Thursday, November 15, 2007

Location, proximity, mapping... for dogs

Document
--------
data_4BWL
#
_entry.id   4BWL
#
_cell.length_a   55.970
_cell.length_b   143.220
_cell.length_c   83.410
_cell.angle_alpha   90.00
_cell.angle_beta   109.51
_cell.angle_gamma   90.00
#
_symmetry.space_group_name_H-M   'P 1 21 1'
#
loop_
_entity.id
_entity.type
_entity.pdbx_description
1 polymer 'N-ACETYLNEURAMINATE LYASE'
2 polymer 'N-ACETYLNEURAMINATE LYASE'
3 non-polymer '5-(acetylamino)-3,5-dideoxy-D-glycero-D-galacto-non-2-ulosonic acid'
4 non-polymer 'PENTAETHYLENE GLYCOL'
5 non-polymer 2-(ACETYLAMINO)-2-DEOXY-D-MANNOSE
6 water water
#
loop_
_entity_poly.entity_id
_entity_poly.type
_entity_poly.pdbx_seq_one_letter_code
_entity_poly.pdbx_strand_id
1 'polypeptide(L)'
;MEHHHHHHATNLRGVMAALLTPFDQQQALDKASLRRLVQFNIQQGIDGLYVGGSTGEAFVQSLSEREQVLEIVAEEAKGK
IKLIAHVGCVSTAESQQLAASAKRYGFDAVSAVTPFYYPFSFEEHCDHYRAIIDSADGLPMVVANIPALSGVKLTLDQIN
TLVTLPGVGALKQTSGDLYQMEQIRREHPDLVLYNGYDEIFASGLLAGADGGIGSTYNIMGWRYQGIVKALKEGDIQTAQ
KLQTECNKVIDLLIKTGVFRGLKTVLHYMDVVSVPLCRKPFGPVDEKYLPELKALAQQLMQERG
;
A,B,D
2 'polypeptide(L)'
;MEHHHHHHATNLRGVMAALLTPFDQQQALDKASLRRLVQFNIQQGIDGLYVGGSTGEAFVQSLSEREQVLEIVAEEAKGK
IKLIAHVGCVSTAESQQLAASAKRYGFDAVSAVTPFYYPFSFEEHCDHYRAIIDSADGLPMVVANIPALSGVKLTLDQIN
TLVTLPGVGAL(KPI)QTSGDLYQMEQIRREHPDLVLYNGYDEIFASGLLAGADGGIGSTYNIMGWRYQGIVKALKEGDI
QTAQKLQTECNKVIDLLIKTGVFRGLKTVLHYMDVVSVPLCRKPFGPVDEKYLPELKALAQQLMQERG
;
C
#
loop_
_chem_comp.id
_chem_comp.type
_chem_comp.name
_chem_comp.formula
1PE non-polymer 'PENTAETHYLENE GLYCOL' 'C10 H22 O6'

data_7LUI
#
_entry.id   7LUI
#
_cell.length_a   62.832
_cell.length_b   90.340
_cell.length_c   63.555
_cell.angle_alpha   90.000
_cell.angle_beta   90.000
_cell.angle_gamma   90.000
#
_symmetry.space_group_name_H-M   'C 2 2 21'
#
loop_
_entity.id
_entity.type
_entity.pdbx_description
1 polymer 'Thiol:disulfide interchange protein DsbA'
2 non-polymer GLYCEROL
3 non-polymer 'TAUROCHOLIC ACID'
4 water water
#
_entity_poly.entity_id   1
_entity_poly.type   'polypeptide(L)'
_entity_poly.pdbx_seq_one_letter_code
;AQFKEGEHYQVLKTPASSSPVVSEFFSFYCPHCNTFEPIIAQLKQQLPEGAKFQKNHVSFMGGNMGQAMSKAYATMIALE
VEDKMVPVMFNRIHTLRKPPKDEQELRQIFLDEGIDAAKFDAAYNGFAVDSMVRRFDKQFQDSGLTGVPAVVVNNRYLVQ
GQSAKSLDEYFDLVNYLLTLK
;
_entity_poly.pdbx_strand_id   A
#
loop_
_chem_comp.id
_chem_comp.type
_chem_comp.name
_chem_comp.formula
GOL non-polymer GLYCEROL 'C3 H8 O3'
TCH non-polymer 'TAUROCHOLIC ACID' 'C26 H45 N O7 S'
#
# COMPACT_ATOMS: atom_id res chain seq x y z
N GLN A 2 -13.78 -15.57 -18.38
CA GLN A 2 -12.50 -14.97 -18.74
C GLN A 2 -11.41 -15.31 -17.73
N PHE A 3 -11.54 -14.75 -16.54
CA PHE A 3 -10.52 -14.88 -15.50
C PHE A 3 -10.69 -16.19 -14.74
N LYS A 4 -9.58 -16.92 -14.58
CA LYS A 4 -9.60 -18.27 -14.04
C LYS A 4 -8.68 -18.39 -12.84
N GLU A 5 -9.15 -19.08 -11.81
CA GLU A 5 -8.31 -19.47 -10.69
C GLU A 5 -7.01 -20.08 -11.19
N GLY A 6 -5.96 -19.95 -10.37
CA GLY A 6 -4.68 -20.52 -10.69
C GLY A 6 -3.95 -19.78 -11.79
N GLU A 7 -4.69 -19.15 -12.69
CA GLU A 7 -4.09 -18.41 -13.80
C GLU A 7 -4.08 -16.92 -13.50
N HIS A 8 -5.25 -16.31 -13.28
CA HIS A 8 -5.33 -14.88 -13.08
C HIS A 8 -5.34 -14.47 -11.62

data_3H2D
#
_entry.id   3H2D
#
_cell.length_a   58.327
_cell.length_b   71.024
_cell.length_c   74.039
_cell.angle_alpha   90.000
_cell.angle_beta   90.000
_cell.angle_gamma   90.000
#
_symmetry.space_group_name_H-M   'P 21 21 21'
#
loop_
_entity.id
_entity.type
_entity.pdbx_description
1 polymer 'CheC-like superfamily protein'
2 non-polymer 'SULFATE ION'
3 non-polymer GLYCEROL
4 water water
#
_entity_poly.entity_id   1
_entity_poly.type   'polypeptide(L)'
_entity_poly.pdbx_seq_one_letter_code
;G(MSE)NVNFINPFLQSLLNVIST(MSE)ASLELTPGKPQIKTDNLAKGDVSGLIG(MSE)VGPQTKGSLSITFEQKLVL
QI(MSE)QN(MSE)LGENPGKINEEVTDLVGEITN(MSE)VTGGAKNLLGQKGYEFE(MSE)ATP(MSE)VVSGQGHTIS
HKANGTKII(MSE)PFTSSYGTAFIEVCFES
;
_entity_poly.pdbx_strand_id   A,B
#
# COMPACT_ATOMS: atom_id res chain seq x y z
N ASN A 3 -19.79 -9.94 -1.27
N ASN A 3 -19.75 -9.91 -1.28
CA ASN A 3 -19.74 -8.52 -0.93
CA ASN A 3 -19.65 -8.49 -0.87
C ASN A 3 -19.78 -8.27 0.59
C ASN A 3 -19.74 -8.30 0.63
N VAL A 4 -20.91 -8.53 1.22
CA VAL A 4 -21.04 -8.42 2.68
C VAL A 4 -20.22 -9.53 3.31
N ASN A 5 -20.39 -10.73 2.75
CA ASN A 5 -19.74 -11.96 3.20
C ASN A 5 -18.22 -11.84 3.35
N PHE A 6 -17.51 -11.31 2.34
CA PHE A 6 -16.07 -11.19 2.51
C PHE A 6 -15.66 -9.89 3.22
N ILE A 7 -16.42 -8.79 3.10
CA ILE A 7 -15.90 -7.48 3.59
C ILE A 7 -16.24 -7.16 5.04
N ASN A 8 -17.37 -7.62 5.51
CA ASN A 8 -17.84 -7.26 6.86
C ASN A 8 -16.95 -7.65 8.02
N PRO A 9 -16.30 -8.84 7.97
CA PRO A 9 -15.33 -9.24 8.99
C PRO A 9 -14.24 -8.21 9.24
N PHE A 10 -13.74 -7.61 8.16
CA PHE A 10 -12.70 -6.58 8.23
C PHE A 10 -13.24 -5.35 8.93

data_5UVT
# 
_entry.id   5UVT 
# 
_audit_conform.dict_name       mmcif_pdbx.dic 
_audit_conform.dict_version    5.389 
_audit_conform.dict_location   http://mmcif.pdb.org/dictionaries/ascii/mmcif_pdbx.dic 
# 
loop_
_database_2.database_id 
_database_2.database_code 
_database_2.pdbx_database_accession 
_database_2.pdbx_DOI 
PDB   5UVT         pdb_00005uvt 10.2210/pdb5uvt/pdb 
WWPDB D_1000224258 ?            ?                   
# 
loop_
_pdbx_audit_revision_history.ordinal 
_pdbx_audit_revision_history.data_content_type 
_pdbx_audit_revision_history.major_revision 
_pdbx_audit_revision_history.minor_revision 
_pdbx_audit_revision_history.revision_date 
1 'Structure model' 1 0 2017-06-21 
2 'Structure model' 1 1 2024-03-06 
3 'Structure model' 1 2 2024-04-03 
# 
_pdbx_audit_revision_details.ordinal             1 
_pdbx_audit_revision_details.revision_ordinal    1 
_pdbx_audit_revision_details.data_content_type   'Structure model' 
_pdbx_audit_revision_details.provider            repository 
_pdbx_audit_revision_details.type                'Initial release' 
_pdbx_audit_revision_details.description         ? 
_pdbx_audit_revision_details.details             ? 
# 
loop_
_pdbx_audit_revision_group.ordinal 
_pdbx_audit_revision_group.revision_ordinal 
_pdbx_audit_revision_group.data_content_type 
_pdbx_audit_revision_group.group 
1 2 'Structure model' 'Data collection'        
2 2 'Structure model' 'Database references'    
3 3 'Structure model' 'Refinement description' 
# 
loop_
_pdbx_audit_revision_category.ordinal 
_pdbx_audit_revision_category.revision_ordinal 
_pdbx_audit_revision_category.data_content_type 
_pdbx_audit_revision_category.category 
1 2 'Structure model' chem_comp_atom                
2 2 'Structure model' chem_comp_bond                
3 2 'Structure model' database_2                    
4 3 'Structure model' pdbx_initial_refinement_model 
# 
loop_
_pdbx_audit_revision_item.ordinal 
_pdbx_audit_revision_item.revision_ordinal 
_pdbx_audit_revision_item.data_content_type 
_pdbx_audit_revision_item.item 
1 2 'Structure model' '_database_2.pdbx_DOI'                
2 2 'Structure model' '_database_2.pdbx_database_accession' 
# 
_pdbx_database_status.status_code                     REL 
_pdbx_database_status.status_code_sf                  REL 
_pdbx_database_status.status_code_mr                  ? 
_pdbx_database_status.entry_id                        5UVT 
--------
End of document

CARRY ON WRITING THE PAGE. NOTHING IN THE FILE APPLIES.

Its interesting from a conceptual point of view, though in specific its built for a very niche market. The Garmin Astro is a system: a GPS-60 with an extra antenna, and a big orange box that straps onto your dog. Its designed for hunters with dogs, i.e. bird hunting. I guess the dogs can range relatively far afield, and always have shock collars, so if they ignore that, you can just go get them with the GPS tattletale. The unit on the dog (or dogs, up to 10) is a GPS itself. Since dogs don't have thumbs, there is no readout. The giant antennas link the devices over MURS mostly around 151mhz in VHF. MURS is specifically authorized for data transmission, so that makes it easy, though sadly any retrans is specifically forbidden so I presume its pure simplex, with CTCSS or something to ID the units (and reduce audible data streams). I'd love a swarm mentality, with multiple dog-side transceivers working in tandem to relay the data, like if one is out of range of the base unit. Myself, I'd like to see something like this without the cumbersomeness, and expense, of the custom radio link. Our dog likes to run away, but practically everywhere I am has some mobile coverage, so a cheap GPS and cellular link would be enough for me. And in general this is the sort of out of box thinking that I like to see. Gives me new hope for exciting location services in mobiles, hopefully soon. Edit: And I thought I had discovered this neat product in a corner. Two hours after I post this, the wife points out an article on Garmin in the latest Newsweek that specifically mentions the Astro. At least, if the mythology is true, I like the genesis of the product; an exec around a campfire while his buddies say "couldn't your company fix this?"

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